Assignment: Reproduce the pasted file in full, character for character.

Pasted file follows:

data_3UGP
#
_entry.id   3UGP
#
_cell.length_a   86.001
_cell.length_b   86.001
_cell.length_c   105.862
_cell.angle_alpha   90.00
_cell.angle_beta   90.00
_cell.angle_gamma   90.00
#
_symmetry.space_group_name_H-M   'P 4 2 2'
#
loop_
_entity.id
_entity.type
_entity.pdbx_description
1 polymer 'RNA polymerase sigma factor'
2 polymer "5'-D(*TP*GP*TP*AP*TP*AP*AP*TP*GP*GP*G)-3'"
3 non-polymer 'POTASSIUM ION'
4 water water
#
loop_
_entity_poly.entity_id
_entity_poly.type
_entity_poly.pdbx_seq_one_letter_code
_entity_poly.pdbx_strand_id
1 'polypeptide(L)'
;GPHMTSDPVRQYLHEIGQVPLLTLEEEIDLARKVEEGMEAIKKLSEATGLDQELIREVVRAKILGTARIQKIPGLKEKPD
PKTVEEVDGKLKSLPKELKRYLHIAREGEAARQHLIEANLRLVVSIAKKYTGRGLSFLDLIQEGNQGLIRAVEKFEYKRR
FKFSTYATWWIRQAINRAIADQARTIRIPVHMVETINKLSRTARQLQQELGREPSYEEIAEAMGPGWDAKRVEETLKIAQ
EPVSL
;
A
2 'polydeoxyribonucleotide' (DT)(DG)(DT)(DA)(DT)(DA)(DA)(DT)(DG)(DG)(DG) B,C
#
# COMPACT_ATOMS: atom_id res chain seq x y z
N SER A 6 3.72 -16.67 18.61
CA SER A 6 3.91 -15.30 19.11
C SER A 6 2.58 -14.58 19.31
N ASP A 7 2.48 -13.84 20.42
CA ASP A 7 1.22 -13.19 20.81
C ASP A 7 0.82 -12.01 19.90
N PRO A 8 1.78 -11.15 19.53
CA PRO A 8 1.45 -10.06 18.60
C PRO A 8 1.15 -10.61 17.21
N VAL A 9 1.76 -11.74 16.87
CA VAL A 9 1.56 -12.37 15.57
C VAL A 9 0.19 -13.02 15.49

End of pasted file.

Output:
data_3UGP
#
_entry.id   3UGP
#
_cell.length_a   86.001
_cell.length_b   86.001
_cell.length_c   105.862
_cell.angle_alpha   90.00
_cell.angle_beta   90.00
_cell.angle_gamma   90.00
#
_symmetry.space_group_name_H-M   'P 4 2 2'
#
loop_
_entity.id
_entity.type
_entity.pdbx_description
1 polymer 'RNA polymerase sigma factor'
2 polymer "5'-D(*TP*GP*TP*AP*TP*AP*AP*TP*GP*GP*G)-3'"
3 non-polymer 'POTASSIUM ION'
4 water water
#
loop_
_entity_poly.entity_id
_entity_poly.type
_entity_poly.pdbx_seq_one_letter_code
_entity_poly.pdbx_strand_id
1 'polypeptide(L)'
;GPHMTSDPVRQYLHEIGQVPLLTLEEEIDLARKVEEGMEAIKKLSEATGLDQELIREVVRAKILGTARIQKIPGLKEKPD
PKTVEEVDGKLKSLPKELKRYLHIAREGEAARQHLIEANLRLVVSIAKKYTGRGLSFLDLIQEGNQGLIRAVEKFEYKRR
FKFSTYATWWIRQAINRAIADQARTIRIPVHMVETINKLSRTARQLQQELGREPSYEEIAEAMGPGWDAKRVEETLKIAQ
EPVSL
;
A
2 'polydeoxyribonucleotide' (DT)(DG)(DT)(DA)(DT)(DA)(DA)(DT)(DG)(DG)(DG) B,C
#
# COMPACT_ATOMS: atom_id res chain seq x y z
N SER A 6 3.72 -16.67 18.61
CA SER A 6 3.91 -15.30 19.11
C SER A 6 2.58 -14.58 19.31
N ASP A 7 2.48 -13.84 20.42
CA ASP A 7 1.22 -13.19 20.81
C ASP A 7 0.82 -12.01 19.90
N PRO A 8 1.78 -11.15 19.53
CA PRO A 8 1.45 -10.06 18.60
C PRO A 8 1.15 -10.61 17.21
N VAL A 9 1.76 -11.74 16.87
CA VAL A 9 1.56 -12.37 15.57
C VAL A 9 0.19 -13.02 15.49